Cheaper Ways to Watch Movies at Home – by David Uffington

By on August 19, 2011

In light of the government’s likely cuts in funding for food-safety surveillance, it’s more important than ever to be alert to recalls and news about food-borne illnesses. The Microbiological Data Program, sure to be axed from the annual budget, was set up in 2001 to test thousands of fruit and vegetables, many times more than are tested by the Food and Drug Administration. Results of those tests are then shared immediately with the FDA, and if necessary, the Centers for Disease Control and Prevention.

    Given the recent outbreak of salmonella in cantaloupe and bean burgers, and E. coli in cheese and sprouts, it falls to us to be more vigilant on food safety, especially if some safeguards are going away. Here are some steps you can take to ensure that the food your family eats is safe.

   If you haven’t set up your computer for automatic food-safety alerts, do it now. Go to the FDA website at www.fda.gov/safety/recalls and sign up for email or SMS/text message notices.

   If you have a farmer’s market near you, inquire about how the crops are grown and fertilized. Make sure any manure comes only from herbivore animals, not carnivores, which can contain the very parasites and bacteria that you’re trying to avoid. Remember that “organic” means no antibiotics or synthetic ingredients, but it doesn’t completely guarantee your safety.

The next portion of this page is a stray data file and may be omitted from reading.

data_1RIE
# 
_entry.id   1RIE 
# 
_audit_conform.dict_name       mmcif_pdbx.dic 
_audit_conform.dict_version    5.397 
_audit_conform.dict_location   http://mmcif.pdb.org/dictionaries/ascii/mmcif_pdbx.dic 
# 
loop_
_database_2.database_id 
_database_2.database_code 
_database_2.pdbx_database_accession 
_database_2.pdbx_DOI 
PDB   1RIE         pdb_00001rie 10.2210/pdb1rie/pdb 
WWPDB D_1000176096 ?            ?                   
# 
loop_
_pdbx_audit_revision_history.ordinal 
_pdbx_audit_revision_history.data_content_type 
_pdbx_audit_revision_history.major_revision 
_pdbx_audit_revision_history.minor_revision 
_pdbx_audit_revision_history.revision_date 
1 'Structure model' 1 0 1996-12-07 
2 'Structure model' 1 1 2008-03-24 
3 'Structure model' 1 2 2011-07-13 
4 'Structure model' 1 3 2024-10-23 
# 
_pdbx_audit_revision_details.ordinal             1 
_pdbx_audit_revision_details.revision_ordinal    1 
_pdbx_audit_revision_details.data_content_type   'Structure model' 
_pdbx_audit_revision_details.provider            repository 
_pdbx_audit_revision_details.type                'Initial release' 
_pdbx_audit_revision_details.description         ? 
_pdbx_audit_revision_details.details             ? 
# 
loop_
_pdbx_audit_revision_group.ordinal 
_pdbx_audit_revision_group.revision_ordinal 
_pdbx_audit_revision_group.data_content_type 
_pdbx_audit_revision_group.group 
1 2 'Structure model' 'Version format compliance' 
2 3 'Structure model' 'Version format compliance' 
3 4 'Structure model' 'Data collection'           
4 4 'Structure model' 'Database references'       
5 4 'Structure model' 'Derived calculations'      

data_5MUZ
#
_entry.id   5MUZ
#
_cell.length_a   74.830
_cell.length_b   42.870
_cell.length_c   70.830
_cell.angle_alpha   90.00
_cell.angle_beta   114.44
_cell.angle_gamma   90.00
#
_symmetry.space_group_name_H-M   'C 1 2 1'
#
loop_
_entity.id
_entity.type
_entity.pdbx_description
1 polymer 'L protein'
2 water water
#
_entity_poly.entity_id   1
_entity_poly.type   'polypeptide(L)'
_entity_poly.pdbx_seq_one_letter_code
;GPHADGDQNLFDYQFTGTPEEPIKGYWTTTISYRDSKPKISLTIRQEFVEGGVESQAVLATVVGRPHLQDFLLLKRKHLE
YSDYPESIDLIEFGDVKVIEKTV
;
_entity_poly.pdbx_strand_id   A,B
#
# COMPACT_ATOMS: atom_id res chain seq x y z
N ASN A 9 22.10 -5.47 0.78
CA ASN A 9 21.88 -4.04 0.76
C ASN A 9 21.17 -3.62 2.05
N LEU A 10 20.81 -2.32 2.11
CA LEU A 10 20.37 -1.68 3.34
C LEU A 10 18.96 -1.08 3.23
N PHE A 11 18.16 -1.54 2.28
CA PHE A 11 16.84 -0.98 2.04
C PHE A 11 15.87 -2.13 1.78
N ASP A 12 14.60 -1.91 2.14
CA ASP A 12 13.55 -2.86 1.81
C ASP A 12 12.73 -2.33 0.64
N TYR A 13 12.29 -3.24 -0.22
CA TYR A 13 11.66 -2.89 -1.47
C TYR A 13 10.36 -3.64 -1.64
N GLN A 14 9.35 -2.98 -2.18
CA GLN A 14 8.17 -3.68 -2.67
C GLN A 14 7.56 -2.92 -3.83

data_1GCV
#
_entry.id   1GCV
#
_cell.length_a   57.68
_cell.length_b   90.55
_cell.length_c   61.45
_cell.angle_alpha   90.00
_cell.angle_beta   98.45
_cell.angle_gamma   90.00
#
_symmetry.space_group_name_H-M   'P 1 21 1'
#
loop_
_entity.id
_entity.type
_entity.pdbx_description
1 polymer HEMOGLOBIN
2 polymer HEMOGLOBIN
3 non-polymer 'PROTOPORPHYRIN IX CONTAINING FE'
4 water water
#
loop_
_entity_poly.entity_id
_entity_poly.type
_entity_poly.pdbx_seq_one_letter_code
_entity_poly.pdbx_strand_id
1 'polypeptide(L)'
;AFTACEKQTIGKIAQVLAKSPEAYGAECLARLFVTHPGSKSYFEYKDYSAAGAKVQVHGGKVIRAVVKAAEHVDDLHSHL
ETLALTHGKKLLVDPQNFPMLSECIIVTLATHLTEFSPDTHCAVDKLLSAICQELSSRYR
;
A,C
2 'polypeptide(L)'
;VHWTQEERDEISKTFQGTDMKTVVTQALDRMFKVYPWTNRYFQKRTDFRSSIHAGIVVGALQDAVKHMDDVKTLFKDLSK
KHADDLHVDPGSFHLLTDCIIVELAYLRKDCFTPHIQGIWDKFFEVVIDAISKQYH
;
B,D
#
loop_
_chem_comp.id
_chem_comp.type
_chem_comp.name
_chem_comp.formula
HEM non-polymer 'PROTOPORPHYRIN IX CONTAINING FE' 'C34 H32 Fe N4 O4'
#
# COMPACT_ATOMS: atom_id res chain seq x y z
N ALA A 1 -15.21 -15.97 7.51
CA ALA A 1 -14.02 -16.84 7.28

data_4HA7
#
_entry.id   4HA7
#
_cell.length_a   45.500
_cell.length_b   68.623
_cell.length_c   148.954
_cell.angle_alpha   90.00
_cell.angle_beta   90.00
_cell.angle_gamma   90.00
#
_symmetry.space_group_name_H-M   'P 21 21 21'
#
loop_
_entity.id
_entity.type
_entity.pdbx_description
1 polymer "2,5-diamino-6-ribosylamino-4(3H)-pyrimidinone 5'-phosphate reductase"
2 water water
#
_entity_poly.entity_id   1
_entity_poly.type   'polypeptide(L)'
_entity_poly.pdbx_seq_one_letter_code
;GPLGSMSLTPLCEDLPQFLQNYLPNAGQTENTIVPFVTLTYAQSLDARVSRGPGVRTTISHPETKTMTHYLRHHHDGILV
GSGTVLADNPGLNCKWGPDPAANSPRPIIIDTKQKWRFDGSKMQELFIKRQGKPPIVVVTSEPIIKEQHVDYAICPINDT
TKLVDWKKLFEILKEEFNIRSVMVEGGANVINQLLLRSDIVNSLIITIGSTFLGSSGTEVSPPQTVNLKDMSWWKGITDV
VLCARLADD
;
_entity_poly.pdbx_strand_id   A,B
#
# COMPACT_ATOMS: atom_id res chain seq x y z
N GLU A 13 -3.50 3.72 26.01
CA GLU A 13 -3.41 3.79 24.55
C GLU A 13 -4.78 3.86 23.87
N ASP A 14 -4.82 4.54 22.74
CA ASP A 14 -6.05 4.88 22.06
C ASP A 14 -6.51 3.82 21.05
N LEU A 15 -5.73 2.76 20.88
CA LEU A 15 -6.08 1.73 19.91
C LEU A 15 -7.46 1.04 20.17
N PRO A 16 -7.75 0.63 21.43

Grow your own. Many localities now allow a small number of chickens to be kept, even in urban yards. A half-dozen chickens will provide enough eggs for your family … and if you’re so inclined, the occasional Sunday dinner. Get expert advice and study the feeds you provide. Know where it came from. Feed can be contaminated by a variety of bacteria, including salmonella. The FDA also reports on chicken-feed pellets and had one recall last year because of metal fragments. Whatever the chicken eats ends up in your eggs.

With vegetables, you can control the process from start to finish. Consult your county extension office for advice on soils and any additives needed to bring it up to par. Keep pets away from your garden and the source of water you use on the plants. (Whatever is in the water is taken into the plant and can’t just be washed off.)

Check www.foodsafety.gov for information on recalls and food handling safety.

David Uffington regrets that he cannot personally answer reader questions, but will incorporate them into his column whenever possible. Write to him in care of King Features Weekly Service, P.O. Box 536475, Orlando, FL 32853-6475, or send e-mail to columnreply@gmail.com.

(c) 2011 King Features Synd., Inc.

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